posted by paduasoy at 6:18 AM on April 15 [1 favorite]


Escape into the batshit crazy universe of Pretty Little Liars! It's dark, it's scary, it has mysteries, it has kidnapping and murder and arson, it has confused vengeance, it has a gigantic conflicted fan base.

The first six seasons are on Netflix, and the series is about to come to a probably dissatisfying and surely polarizing end over the next ten weeks.

In more adult-oriented programming, I thought the first couple of seasons of Revenge were kinda dark and interesting but I stopped watching because I was too confused but maybe binging on Netflix makes it easier to follow.
posted by danabanana at 6:45 AM on April 15 [1 favorite]


In the weeks after the election, Ash vs. the Evil Dead was the only show I could watch. Dumb characters in a smart show, STUPID violent in a very cathartic way (for me at the time), and hilarious. Also, Bruce Campbell.
posted by gideonfrog at 6:47 AM on April 15


Oh and books - The Luckiest Girl Alive was interesting, as was Miranda July's first novel, The First Bad Man.
posted by danabanana at 6:50 AM on April 15


I loved The Book of Strange New Things by Michel Faber. Not the Amazon pilot which sucked but the novel. I also loved several of the things you listed and feel like it meets your requirements. Also maybe Transparent (the TV show).
posted by hazyjane at 6:59 AM on April 15


I don't know if you are only asking for recently produced pop culture, but since the election I've been going back and watching a bunch of George Carlin videos, and the ones from the Bush administration in particular hold up very well. It's exceedingly cathartic.
posted by mostly vowels at 8:06 AM on April 15


I'm in love with iZombie. It has a strong female main character, great writing and acting, balances dark and funny really well, and is a story about struggling against long odds.. There are two finished seasons and the third one just started; the two are on Netflix if that helps.
posted by Fister Roboto at 8:07 AM on April 15


Luckily, it's been kind of a golden age for dark comedies. Like the aforementioned Louis and Bojack Horseman, I can suggest the absolutely perfect Better Things, the holy-sh*t revelation that is You're The Worst, Atlanta, Flaked, Baskets, Transparent, Rick and Morty, Veep (and its predecessor The Thick of It). Also, not that dark, per se, but if you're not watching Black-ish, I recommend fixing that. I'm sure there are even more that I'm not thinking of, but it's a good start.
posted by General Malaise at 12:00 PM on April 15


I really enjoyed the shows Timeless and Person of Interest, but they might be too on the nose for you - literal Nazis and retired Stasi agents, respectively, appear in episodes of these shows.

Timeless centers on a historian, an engineer, and a soldier who travel through American history; the major villains are fictional but they also interact with real historic villains. I really appreciate that the show doesn't fall prey to nostalgic, dishonest "good ol' days" whitewashing of history and is honest about how awful life was for people without privilege. The engineer/ time machine pilot is a Black man and the historian/ team leader is a woman.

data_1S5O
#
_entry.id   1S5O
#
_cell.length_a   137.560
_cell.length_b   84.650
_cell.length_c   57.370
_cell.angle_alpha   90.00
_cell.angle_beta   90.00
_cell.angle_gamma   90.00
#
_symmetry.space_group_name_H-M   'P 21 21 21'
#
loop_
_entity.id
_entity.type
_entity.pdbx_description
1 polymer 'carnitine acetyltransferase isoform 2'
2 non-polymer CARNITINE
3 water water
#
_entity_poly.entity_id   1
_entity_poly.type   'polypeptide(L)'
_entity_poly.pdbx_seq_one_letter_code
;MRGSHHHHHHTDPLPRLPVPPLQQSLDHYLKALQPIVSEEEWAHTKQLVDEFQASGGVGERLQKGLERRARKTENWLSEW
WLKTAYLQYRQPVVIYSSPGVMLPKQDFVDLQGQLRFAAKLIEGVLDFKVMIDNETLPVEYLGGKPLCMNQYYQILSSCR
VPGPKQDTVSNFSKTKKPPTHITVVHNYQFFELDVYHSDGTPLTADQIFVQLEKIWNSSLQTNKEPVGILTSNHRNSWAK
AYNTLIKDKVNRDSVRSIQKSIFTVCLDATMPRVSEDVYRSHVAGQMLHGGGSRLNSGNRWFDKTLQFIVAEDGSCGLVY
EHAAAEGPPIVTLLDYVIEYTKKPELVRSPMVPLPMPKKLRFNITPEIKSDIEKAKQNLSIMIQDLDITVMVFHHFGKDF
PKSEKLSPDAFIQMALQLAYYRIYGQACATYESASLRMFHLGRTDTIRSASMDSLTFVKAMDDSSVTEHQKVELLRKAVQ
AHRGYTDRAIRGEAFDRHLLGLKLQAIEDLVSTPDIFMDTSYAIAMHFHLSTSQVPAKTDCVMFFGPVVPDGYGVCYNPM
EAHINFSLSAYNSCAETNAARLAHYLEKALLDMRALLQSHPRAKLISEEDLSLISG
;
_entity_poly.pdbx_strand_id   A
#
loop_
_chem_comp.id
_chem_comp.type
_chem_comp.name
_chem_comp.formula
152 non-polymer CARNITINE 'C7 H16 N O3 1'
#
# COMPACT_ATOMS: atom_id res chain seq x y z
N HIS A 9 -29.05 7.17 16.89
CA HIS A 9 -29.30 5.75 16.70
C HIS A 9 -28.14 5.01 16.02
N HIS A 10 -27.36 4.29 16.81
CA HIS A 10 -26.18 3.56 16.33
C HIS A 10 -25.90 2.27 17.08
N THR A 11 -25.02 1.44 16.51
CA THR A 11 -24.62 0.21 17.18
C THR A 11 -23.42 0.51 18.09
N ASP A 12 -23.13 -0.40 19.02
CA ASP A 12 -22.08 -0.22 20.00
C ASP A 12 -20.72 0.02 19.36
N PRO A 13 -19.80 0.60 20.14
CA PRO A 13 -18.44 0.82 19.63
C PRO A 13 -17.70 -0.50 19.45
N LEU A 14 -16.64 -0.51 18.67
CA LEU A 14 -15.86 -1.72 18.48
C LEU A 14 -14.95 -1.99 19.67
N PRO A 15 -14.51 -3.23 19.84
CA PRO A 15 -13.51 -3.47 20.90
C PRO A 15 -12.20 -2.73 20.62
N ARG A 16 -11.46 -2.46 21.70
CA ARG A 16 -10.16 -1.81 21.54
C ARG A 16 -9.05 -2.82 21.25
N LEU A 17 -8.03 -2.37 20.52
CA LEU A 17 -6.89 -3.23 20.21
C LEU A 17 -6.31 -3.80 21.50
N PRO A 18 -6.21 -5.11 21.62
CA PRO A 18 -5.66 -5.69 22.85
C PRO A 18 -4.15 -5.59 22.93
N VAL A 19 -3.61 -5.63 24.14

Person of Interest starts off as a gritty version of Early Edition and evolves into a show about the surveillance state and a David vs Goliath fight between a small, devoted resistance and a larger, resource rich evil entity. It is such a good show, and was cathartic to watch despite being dark and incredibly sad at points.
posted by photoelectric at 12:03 PM on April 15


Baskets. Get past the first two or three epiosdes and watch Louie Anderson steal the entire show as Chriatine Baskets. (He just won the Comedy Best supporting actor Emmy.) And while he's playing a woman, that is not played for laughs, at all. By season two Christine is an integral part of the show, with many storylines. She's actually my favorite TV character at the moment, and at least top five of all time.
posted by Room 641-A at 2:04 PM on April 15


Oh wow, thank you all so much: these recommendations are awesome and exactly what I was looking for. So far I've watched the pilots of Fleabag, Orphan Black and The Americans, and they are all great. (I am already a big fan of Rogue One, Transparent, Veep, and especially In the Thick of It.) And I'll go see Colossal next week.

Thank you so much and please give more recs if you have them; these are super useful :)
posted by Susan PG at 4:25 PM on April 15 [1 favorite]


I think NK Jemesin's The Fifth Season might fit the bill. I've also enjoyed Nnedi Okorafor's Binti stories recently, but they're for a younger audience I think.
posted by rhamphorhynchus at 5:36 PM on April 15


The Man in the High Castle - dark, a little testosterone-y but some strong females
posted by scorpia22 at 8:39 AM on April 16


This Is England, both the movie and the series, are great. Both the movie and the series are devastating though, and the movie is centered around the National Front takeover of the English skinhead subculture in the 80s, so it might be a bit too close for comfort.
posted by dysh at 2:47 PM on April 16